Most companies recognize that its biggest assets are its employees. What many companies don’t see, though, is that when coached correctly those same great people have the potential to grow into even bigger and better positions. Most people’s goals include being successful, meeting specific milestones and continuing to gain levels of responsibility in work. To take advantage of the raw talent in entry level positions, and keep hold of their biggest assets, companies are well served by capturing this natural urge to learn and grow by mapping out succession plans for employees early on.
As employees progress up the company ladder, one goal to have is to find and train your own replacement. A lot of people are afraid of this concept because of the fear of working yourself out of a job. Successful managers understand that good players make good teams and that good, high functioning teams allow the manager to take on new job challenges. In order for the manager to grow into a new position there has to be somebody to take over the work that she or he was doing. It is in a manager’s best interest to have employees ready and able to take over the work that they would like to leave behind and replace with higher level work. You don’t want to be passed up for promotion because there wasn’t anyone to replace you in your current role.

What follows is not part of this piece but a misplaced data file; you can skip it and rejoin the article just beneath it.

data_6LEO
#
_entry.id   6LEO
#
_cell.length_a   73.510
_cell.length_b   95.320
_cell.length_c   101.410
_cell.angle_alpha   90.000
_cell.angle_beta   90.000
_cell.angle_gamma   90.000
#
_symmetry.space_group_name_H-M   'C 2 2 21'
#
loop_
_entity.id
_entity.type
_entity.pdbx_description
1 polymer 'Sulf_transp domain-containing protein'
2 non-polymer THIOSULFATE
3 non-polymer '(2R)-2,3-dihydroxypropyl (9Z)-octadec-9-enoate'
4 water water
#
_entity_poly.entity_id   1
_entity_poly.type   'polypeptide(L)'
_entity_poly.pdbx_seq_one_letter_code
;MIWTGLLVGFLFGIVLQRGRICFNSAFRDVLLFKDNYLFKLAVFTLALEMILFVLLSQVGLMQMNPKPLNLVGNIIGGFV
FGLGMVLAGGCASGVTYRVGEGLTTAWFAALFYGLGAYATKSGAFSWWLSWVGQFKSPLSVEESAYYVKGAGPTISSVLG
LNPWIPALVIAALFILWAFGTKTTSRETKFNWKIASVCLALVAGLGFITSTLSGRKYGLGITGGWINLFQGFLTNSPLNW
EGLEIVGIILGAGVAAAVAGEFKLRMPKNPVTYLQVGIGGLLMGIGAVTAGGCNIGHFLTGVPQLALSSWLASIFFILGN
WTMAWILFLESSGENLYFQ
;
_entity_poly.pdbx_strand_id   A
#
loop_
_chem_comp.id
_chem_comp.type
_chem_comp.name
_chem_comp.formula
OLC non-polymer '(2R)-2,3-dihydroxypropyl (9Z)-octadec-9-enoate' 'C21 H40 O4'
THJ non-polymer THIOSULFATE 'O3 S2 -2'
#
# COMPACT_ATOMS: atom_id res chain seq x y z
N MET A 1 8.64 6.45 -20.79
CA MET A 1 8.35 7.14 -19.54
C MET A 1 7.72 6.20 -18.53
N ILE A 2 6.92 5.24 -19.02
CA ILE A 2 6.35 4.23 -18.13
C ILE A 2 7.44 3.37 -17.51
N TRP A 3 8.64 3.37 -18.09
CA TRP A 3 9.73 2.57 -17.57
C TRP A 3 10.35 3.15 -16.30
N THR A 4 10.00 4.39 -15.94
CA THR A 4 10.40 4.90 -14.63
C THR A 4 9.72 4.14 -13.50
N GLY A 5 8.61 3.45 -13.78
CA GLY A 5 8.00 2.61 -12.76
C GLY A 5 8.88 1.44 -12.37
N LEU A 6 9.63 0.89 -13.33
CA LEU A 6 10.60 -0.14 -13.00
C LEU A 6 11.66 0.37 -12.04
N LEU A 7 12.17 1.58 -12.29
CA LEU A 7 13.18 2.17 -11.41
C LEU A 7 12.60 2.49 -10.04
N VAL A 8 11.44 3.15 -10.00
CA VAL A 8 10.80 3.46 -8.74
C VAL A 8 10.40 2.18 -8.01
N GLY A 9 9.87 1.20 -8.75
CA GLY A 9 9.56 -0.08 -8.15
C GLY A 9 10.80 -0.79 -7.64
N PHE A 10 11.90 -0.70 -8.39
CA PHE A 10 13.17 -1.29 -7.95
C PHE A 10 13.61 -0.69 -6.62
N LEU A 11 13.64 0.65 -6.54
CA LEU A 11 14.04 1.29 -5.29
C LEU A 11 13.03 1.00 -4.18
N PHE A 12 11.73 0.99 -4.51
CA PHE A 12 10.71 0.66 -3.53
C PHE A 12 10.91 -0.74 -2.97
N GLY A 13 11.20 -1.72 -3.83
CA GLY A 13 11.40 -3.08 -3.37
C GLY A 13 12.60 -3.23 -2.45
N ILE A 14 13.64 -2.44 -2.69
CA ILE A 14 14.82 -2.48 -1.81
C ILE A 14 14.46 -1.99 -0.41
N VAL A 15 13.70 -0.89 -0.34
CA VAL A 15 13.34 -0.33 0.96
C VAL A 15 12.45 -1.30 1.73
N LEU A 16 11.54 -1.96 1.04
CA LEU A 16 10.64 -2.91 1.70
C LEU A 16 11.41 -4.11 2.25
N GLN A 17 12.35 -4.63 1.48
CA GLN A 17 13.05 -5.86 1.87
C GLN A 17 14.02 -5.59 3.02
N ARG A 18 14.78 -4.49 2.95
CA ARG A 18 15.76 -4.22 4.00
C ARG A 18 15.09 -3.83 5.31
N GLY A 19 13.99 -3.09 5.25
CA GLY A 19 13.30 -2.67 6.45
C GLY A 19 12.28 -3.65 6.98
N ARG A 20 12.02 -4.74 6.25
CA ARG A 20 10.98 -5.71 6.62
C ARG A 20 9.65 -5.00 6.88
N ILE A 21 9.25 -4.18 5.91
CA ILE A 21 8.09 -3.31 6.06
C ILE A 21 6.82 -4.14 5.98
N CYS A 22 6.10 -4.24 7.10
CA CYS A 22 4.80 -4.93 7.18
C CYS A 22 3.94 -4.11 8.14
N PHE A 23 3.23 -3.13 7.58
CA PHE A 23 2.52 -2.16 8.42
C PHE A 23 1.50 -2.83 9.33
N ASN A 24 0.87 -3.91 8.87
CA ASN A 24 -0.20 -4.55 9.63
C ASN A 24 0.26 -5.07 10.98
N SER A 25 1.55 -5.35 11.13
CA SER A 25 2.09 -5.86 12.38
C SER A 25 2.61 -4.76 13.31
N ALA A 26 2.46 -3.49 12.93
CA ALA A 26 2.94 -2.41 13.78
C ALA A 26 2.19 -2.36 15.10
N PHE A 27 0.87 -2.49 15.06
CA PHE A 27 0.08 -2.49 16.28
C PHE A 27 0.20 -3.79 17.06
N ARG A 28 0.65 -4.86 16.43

The first step in a good succession plan is to learn about the goals of your employees as well as their skills and talents, whether they are using them in their current position or not. Thinking about how the company’s needs fit together with the employees’ goals and skill set can be like a puzzle. Starting early is the key. This is also a good way to get to know your employees and make them feel valued so they can serve multiple purposes.
Through dialogue with the employee you can determine together what their interests are and in what direction they want to grow. Use the information you learn to first consider qualified internal candidates for openings in your company before going outside of the company looking for new hires. You can also use the information to inform reorganization of positions in order to use the talent you already have to its fullest extent. Creating a plan to grow an employee includes filling in any missing education or skill gaps. Knowing what is missing will help the employee get her or himself up to speed so when opportunities arise they understand whether or not they are qualified.
Allowing the employee to be part of the plan for growth will ensure their buy in and commitment to the extra work needed to get them to the level you need. In return, the company has a loyal employee who has ‘grown up’ through the ranks and understands the business in a very intimate way. The other employees see that the company invests in their staff, which will, in turn, create even more loyalty.
All around, having a succession plan program within your company is a very positive way to integrate your people into your business.